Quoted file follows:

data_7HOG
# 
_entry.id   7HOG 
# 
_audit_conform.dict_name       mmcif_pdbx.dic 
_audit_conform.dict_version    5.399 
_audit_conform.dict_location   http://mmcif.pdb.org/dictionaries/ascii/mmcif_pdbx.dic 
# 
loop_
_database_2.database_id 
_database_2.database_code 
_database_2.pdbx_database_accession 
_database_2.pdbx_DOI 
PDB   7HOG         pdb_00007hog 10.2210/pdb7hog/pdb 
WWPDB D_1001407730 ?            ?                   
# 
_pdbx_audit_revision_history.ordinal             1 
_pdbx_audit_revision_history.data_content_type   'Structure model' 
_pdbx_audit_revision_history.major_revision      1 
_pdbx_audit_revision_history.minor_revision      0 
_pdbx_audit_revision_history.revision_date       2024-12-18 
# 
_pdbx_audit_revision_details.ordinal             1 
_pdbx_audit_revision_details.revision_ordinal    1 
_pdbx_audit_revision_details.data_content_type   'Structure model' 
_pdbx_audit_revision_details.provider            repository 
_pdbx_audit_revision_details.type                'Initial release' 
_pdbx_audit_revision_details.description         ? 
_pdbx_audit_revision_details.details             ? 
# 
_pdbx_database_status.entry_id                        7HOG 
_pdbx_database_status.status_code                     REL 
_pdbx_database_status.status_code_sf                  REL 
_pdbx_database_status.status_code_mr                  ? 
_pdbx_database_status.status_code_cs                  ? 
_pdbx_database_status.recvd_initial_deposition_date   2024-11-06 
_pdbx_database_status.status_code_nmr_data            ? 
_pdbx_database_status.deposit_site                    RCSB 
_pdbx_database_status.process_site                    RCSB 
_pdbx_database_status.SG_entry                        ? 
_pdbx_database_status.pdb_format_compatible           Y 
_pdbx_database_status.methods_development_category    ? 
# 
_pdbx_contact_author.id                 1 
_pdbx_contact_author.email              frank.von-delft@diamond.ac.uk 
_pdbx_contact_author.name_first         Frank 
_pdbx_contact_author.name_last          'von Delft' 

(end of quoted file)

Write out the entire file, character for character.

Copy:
data_7HOG
# 
_entry.id   7HOG 
# 
_audit_conform.dict_name       mmcif_pdbx.dic 
_audit_conform.dict_version    5.399 
_audit_conform.dict_location   http://mmcif.pdb.org/dictionaries/ascii/mmcif_pdbx.dic 
# 
loop_
_database_2.database_id 
_database_2.database_code 
_database_2.pdbx_database_accession 
_database_2.pdbx_DOI 
PDB   7HOG         pdb_00007hog 10.2210/pdb7hog/pdb 
WWPDB D_1001407730 ?            ?                   
# 
_pdbx_audit_revision_history.ordinal             1 
_pdbx_audit_revision_history.data_content_type   'Structure model' 
_pdbx_audit_revision_history.major_revision      1 
_pdbx_audit_revision_history.minor_revision      0 
_pdbx_audit_revision_history.revision_date       2024-12-18 
# 
_pdbx_audit_revision_details.ordinal             1 
_pdbx_audit_revision_details.revision_ordinal    1 
_pdbx_audit_revision_details.data_content_type   'Structure model' 
_pdbx_audit_revision_details.provider            repository 
_pdbx_audit_revision_details.type                'Initial release' 
_pdbx_audit_revision_details.description         ? 
_pdbx_audit_revision_details.details             ? 
# 
_pdbx_database_status.entry_id                        7HOG 
_pdbx_database_status.status_code                     REL 
_pdbx_database_status.status_code_sf                  REL 
_pdbx_database_status.status_code_mr                  ? 
_pdbx_database_status.status_code_cs                  ? 
_pdbx_database_status.recvd_initial_deposition_date   2024-11-06 
_pdbx_database_status.status_code_nmr_data            ? 
_pdbx_database_status.deposit_site                    RCSB 
_pdbx_database_status.process_site                    RCSB 
_pdbx_database_status.SG_entry                        ? 
_pdbx_database_status.pdb_format_compatible           Y 
_pdbx_database_status.methods_development_category    ? 
# 
_pdbx_contact_author.id                 1 
_pdbx_contact_author.email              frank.von-delft@diamond.ac.uk 
_pdbx_contact_author.name_first         Frank 
_pdbx_contact_author.name_last          'von Delft' 